Personal Protective Equipment (cont.)
Jeffrey L Arnold, MD, FACEP
Francisco Talavera, PharmD, PhD
Raymond J Roberge, MD, MPH, FAAEM, FACMT
Cold Zone Equipment
By definition, the cold zone should be completely uncontaminated. Nevertheless, victims exposed to certain biological warfare agents may develop disease that can be transmitted to others. This situation then poses a risk of secondary spread to medical personnel. The type of protective equipment required depends on the route of transmission of these infectious diseases.
- Respiratory droplet/airborne particles
- PAPR with HEPA filter provides the greatest degree of respiratory protection against biological-associated disease spread by respiratory droplet (such as smallpox or pneumonic plague) or airborne particles (possibly smallpox) when treating victims with obvious disease. Disposable HEPA filter masks also work.
- Evidence exists that smallpox may be transmitted by airborne particles under certain circumstances. Some people develop a very dense rash and severe cough when infected with smallpox. These victims are also likely to have many lesions involving the mouth and throat. During bouts of severe cough, they may shed virus into the air. One well-documented episode of this form of transmission occurred at the Meschede Hospital in Germany in January 1970.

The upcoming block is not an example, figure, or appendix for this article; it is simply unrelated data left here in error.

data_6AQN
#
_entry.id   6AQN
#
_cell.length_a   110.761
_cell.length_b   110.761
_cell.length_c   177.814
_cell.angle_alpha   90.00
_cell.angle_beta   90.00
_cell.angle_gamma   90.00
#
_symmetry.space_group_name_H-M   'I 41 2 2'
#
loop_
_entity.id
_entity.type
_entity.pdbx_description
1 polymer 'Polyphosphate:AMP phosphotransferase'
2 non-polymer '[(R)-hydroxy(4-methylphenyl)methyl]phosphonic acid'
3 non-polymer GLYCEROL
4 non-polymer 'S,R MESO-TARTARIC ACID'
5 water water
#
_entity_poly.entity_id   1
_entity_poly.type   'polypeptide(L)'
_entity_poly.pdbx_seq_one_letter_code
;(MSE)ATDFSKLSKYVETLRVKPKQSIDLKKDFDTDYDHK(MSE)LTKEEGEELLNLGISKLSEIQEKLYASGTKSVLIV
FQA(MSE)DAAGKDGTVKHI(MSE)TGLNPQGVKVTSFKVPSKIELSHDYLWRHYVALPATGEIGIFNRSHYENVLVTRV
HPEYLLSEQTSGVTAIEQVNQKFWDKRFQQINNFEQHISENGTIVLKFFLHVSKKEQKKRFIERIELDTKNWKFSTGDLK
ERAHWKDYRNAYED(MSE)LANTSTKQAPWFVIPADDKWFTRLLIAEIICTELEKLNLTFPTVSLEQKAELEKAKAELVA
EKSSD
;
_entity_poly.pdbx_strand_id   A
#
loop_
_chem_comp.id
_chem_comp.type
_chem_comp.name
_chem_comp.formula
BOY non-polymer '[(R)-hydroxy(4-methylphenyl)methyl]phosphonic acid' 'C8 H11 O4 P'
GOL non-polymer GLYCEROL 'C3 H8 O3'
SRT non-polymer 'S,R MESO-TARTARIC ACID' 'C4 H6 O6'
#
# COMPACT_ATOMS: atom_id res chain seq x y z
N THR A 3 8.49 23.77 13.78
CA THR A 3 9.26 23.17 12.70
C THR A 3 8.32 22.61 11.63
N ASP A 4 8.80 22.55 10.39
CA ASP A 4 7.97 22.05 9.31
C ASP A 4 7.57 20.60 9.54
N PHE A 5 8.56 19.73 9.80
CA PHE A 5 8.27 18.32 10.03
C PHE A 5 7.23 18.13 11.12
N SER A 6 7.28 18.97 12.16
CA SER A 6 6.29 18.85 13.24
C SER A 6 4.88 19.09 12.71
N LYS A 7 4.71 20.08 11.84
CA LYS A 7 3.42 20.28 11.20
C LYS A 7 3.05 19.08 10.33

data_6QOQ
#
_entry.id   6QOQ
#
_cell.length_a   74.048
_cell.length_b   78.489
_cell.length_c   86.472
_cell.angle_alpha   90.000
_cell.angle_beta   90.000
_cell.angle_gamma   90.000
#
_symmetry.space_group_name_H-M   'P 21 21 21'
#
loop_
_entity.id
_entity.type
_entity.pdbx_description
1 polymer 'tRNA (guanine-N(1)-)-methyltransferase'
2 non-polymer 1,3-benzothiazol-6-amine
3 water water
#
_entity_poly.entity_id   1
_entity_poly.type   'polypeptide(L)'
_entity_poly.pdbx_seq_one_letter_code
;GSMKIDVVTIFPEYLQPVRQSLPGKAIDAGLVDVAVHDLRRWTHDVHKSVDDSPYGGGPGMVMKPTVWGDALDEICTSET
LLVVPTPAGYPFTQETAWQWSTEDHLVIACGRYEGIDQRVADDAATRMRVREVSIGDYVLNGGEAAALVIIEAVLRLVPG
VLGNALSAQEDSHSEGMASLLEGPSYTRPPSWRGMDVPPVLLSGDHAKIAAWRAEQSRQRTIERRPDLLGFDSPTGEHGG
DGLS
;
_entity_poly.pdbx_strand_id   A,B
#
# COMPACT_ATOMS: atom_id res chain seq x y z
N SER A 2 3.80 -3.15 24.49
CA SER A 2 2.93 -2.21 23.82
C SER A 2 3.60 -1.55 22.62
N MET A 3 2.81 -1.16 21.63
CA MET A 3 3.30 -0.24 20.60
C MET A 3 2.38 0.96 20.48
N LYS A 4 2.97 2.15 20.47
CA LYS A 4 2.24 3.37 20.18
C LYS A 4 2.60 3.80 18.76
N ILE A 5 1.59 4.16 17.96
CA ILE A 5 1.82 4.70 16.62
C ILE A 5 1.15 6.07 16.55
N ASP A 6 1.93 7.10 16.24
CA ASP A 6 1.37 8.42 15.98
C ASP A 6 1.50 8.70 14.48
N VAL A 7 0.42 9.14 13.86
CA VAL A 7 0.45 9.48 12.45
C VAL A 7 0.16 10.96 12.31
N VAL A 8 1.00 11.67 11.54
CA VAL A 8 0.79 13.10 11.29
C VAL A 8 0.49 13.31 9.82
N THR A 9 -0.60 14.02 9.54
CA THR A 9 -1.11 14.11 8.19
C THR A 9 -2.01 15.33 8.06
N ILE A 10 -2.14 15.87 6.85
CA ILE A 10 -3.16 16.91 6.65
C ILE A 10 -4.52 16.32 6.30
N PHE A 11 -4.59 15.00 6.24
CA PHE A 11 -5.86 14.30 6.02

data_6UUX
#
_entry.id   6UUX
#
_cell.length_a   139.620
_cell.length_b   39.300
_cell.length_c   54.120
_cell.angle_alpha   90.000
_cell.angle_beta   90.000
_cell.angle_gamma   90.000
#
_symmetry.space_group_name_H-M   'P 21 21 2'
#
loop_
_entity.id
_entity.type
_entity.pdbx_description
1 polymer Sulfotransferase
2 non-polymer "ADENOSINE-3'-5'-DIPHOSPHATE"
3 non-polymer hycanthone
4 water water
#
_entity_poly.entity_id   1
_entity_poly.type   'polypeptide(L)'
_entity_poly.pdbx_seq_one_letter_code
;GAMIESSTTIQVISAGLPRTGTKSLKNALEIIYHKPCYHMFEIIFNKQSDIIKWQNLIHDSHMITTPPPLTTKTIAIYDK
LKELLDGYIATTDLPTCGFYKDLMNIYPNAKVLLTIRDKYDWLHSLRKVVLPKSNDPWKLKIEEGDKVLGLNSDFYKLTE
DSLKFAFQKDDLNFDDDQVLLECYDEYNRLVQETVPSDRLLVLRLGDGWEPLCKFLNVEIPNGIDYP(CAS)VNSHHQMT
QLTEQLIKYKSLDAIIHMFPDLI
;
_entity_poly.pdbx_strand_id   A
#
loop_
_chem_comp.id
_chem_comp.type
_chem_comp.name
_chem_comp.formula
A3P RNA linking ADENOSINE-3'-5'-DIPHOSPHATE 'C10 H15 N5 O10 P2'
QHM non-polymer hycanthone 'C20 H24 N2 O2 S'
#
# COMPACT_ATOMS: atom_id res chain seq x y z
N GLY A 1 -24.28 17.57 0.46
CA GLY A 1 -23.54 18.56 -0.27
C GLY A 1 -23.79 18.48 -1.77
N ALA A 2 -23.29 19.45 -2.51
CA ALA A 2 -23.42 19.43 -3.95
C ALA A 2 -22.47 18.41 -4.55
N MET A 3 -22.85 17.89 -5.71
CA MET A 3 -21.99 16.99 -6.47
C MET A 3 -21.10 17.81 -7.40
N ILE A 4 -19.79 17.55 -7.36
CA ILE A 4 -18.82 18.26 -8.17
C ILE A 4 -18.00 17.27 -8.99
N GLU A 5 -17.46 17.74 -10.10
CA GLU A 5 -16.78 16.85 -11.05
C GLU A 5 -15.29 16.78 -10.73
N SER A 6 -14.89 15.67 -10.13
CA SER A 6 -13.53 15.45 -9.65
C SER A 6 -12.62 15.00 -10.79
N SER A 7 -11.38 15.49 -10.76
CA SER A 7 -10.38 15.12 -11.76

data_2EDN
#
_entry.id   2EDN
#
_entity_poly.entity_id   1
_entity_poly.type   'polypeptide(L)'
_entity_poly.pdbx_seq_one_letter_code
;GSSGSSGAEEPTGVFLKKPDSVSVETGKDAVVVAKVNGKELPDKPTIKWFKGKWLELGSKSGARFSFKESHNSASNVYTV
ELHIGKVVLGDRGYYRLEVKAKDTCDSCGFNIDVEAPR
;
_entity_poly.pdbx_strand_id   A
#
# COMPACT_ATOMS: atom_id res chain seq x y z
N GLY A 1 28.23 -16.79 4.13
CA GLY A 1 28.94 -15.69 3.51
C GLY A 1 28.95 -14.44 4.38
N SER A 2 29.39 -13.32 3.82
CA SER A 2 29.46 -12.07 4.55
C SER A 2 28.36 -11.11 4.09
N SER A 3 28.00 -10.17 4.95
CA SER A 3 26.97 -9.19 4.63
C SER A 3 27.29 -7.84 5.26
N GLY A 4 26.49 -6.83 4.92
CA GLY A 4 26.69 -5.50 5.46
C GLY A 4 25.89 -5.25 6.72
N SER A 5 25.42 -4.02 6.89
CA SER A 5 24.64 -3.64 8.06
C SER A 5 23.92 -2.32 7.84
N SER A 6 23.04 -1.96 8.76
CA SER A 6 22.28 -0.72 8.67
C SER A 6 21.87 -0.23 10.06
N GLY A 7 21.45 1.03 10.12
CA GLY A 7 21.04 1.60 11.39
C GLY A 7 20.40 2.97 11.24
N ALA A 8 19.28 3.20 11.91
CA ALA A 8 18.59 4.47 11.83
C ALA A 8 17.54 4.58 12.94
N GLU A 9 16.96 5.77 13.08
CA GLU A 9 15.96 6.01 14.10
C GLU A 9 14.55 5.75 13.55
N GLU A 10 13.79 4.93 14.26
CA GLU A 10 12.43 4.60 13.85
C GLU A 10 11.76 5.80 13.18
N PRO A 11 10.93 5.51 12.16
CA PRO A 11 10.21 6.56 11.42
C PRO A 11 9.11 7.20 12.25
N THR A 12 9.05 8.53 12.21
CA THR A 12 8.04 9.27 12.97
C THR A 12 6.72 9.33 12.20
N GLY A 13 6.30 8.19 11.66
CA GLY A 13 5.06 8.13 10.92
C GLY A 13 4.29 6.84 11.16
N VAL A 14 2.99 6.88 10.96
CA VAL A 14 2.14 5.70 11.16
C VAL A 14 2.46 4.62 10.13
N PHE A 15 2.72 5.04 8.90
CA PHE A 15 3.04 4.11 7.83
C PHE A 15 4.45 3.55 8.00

- Medical personnel should wear latex gloves while handling the skin of people with smallpox, because smallpox may potentially be transmitted by contact with pox lesions that have not yet crusted over.
- Blood or body fluid
- While in contact with victims with biological-associated disease spread by blood or body fluid contact (hemorrhagic fever from Ebola, for example), level D PPE (standard precautions) is generally protective. Higher levels of protection may be necessary, however, if such victims have coughing or extensive bleeding.
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